You may be finding it tougher to exercise while under lockdown or a stay-at-home order. But you can still find ways to make movement a part of your daily routine. With most of our daily movement restricted during the coronavirus pandemic, it can be difficult to keep up an exercise routine.
If you enjoy fitness classes, you’re probably missing the camaraderie and the atmosphere of the gym. And even if you are getting some movement in, you might be feeling frustrated that you’re not at your usual level of activity. But now, more than ever, exercise is important.
The COVID-19 pandemic means that many of us are staying at home and sitting down more than we usually do. It’s hard for a lot of us to do the sort of exercise we normally do. It’s even harder for people who don’t usually do a lot of physical exercise.
But at a time like this, it’s very important for people of all ages and abilities to be as active as possible. Who’s be Active campaign aims to help you do just that – and to have some fun at the same time.
Remember – Just taking a short break from sitting, by doing 3-4 minutes of light intensity physical movement, such as walking or stretching, will help ease your muscles and improve blood circulation and muscle activity.
Can exercise help protect you from coronavirus?
Exercise also releases endorphins, chemicals in your brain that revitalize your mind and body. If you use exercise to keep up your energy and spirits in trying times such as these, you might be less inclined to turn to unhealthy coping mechanisms, like drinking too much, which does wear down your immune system.
How much physical activity?
Any activity is better than none, and more activity provides more physical and mental health benefits.
As several countries are already under lockdown, it is uncertain for how long you can go outside for a walk, run, or cycle. The key question is how can people meet these guidelines when restricted to the home environment?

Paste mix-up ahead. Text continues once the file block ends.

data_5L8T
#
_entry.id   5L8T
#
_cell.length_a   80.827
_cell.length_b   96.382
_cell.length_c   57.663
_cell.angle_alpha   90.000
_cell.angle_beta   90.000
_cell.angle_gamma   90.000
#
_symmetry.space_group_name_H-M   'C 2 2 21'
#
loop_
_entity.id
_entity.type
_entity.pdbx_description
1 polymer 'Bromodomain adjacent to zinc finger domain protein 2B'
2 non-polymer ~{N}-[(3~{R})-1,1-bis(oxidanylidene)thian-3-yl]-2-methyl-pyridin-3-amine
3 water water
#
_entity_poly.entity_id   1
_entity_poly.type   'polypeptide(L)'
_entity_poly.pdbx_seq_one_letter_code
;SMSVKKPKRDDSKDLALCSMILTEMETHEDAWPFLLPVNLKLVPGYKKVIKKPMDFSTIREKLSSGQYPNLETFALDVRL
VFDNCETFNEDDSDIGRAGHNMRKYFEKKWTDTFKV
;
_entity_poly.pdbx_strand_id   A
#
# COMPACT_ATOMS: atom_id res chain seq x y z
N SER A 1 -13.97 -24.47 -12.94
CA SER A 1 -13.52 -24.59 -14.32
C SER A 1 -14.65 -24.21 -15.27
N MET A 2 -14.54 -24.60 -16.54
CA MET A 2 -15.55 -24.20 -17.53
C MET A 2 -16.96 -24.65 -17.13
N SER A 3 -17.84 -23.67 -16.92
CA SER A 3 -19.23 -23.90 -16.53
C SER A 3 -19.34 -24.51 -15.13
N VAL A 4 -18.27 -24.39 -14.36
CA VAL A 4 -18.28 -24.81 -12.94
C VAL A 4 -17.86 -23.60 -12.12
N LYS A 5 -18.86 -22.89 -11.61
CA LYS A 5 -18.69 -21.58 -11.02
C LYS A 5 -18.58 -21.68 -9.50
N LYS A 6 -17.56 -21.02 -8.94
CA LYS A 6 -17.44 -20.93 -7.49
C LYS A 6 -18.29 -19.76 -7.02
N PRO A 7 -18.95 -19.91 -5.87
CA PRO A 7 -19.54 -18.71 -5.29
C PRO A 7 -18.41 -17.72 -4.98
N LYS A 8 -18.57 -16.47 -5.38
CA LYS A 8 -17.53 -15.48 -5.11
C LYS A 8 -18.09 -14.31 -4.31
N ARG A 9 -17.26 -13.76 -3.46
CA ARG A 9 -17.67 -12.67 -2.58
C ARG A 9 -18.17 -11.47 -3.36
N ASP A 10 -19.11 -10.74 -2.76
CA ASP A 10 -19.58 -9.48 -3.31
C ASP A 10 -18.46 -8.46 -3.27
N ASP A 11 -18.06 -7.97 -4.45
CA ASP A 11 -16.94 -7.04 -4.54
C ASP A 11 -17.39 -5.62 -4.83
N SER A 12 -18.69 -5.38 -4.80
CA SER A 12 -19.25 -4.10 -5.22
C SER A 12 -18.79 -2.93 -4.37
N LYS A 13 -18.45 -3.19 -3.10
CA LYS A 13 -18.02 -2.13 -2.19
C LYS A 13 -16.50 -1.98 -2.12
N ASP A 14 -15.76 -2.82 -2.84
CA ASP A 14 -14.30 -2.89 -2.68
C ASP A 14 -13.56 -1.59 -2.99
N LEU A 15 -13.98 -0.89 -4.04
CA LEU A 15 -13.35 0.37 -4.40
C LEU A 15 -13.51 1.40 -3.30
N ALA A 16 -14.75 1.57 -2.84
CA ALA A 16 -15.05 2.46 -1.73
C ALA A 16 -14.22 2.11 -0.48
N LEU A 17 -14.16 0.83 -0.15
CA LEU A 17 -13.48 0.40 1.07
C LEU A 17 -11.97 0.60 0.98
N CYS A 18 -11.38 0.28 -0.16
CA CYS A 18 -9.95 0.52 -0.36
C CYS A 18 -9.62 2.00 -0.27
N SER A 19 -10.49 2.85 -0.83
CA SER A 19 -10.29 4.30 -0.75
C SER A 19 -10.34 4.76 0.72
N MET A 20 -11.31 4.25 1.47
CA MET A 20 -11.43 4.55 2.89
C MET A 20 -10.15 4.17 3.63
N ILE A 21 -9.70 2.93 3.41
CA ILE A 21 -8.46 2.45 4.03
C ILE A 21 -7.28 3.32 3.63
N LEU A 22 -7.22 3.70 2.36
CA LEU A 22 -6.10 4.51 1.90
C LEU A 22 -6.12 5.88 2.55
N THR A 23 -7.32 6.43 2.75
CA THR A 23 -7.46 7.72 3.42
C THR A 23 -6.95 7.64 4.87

Physical activity helps our body and mind in many ways, but here are a few of the key ones:
- Exercise releases chemicals in your brain, like serotonin and endorphins, which are great for your mood.
- It can also lead to better sleep and give you more energy.
- It also makes you feel like you achieved something.
- It also helps with weight management (and you tend to feel like eating a healthier diet when you’re exercising regularly, too)
- Regular exercise can help reduce your risk of serious health issues, like type 2 diabetes, heart disease, and stroke.
A word of advice before you start: If you’re new to exercise, start small – try maybe 10 minutes of yoga or walking a day, then gradually build up.
Even 10 minutes of movement a day can help your body and mind feel better. Encourage your loved ones, who you’re no doubt spending a lot of time with right now, to take a moment to move their bodies too.
And please, if you’re not feeling well, follow the advice of your health professional – including some rest. It’s vital that we prioritize the health and safety of ourselves, family, friends, and the community.